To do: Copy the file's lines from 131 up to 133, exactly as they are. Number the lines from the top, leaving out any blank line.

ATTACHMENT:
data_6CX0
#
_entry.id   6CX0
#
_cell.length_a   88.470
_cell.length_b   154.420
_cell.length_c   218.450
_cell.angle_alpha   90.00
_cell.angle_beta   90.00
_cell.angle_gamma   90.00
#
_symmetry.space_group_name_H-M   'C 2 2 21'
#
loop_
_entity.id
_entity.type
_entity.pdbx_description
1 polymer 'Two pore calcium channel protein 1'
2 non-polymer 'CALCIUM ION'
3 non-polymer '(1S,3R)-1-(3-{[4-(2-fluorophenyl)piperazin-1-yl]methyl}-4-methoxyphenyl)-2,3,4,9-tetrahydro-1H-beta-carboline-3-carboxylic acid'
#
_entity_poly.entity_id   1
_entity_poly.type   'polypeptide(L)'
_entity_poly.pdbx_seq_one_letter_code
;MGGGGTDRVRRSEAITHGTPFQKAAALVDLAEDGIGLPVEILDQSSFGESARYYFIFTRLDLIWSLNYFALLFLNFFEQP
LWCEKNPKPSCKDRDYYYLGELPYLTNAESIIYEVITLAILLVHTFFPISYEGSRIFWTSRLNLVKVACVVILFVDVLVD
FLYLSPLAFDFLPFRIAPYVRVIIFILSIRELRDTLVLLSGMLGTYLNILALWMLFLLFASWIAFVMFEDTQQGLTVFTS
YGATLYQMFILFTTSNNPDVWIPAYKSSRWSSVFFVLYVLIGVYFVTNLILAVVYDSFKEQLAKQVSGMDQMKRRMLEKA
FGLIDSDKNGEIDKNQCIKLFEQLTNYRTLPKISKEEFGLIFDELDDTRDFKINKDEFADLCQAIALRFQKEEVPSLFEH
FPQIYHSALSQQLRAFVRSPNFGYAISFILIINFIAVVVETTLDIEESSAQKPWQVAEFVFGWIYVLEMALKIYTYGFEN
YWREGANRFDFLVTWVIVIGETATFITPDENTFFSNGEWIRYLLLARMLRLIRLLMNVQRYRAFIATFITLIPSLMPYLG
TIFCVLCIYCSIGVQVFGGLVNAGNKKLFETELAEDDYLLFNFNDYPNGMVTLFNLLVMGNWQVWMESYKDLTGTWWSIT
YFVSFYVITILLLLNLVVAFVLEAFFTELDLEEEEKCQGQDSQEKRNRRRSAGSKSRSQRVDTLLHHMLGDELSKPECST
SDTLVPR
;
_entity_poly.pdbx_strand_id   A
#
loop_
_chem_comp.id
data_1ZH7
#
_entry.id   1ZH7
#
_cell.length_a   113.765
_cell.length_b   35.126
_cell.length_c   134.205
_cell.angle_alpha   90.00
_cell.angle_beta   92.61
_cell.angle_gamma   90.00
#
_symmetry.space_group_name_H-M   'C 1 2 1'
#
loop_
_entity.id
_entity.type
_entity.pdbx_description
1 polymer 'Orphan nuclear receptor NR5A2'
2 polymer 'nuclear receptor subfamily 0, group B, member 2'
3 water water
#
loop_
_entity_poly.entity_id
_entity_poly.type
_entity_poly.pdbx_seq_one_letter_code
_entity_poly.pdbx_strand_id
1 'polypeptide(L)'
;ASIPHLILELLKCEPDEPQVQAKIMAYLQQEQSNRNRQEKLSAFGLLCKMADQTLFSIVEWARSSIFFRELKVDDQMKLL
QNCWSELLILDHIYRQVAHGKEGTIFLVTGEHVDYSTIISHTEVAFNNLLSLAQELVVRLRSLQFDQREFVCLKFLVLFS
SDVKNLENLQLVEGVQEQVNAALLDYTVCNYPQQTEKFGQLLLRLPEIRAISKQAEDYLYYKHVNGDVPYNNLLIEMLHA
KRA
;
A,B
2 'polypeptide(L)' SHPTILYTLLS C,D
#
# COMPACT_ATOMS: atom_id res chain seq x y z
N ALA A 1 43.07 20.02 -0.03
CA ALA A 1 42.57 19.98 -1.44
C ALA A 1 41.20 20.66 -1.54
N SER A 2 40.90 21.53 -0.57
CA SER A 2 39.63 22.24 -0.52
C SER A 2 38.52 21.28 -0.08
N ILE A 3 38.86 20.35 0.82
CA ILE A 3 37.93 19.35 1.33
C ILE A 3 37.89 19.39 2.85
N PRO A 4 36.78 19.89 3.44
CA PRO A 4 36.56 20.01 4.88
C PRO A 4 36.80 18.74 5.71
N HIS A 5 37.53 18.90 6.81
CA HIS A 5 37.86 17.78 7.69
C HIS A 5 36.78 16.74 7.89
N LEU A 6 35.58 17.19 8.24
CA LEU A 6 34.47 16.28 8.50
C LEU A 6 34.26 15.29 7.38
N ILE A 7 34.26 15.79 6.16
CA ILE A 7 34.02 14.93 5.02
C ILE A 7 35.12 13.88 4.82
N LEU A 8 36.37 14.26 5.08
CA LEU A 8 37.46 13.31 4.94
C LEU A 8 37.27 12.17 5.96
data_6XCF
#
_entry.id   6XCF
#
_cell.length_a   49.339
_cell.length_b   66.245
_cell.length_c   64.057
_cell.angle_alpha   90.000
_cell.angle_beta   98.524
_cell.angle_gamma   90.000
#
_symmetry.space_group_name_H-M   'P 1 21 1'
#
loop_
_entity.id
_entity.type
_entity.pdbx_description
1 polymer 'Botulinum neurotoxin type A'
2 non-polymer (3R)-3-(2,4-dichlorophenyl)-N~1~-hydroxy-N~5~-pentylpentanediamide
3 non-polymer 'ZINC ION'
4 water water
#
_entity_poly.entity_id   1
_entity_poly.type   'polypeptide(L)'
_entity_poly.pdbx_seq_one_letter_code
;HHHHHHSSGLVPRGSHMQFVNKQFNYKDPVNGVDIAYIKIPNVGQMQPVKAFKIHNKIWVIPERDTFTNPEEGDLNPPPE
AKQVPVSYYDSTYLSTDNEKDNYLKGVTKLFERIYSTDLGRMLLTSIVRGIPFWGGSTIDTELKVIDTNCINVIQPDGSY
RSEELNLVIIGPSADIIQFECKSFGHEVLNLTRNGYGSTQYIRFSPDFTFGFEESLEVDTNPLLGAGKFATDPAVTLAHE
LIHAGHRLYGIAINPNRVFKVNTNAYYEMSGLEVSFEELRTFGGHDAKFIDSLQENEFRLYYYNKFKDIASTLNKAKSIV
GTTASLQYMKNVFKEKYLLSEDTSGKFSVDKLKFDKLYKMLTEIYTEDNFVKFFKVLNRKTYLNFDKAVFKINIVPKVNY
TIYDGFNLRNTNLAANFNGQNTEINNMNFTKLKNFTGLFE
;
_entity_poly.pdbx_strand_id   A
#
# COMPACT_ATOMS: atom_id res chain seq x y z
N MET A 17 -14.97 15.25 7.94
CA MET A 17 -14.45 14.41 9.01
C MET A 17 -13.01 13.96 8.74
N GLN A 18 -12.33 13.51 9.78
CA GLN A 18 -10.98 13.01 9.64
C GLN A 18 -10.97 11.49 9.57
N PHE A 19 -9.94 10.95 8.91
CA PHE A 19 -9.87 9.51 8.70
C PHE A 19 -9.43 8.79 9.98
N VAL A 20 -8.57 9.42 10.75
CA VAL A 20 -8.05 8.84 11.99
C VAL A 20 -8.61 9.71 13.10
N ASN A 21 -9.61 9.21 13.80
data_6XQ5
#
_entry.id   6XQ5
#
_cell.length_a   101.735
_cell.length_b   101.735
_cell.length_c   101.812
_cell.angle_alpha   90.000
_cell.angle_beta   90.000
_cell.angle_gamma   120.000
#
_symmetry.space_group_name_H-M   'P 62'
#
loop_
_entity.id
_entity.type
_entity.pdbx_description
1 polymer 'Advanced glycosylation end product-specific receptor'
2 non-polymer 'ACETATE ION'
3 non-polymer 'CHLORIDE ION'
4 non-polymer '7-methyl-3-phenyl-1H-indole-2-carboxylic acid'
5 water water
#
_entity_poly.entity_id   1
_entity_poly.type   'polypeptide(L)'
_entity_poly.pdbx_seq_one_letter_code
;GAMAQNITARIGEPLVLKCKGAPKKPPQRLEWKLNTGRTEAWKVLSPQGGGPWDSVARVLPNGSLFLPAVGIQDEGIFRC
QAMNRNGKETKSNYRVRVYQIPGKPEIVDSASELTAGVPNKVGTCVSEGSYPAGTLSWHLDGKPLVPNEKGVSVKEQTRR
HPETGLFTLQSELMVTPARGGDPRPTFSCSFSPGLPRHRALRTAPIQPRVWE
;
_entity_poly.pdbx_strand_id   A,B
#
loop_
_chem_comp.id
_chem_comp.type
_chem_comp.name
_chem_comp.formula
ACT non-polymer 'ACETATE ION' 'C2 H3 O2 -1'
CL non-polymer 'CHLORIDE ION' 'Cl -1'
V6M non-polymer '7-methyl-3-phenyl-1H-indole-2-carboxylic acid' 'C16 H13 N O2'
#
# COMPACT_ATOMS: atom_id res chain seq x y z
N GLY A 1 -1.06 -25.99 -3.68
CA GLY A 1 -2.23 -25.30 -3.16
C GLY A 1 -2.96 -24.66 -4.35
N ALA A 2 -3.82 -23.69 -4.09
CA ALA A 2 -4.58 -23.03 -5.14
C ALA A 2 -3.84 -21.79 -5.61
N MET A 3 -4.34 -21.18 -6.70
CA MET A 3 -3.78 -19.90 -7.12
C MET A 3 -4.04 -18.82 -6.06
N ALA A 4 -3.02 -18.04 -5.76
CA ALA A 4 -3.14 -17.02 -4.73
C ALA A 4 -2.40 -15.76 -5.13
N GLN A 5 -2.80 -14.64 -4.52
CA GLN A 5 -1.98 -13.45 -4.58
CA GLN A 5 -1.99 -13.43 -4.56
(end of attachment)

;
_entity_poly.pdbx_strand_id   A
#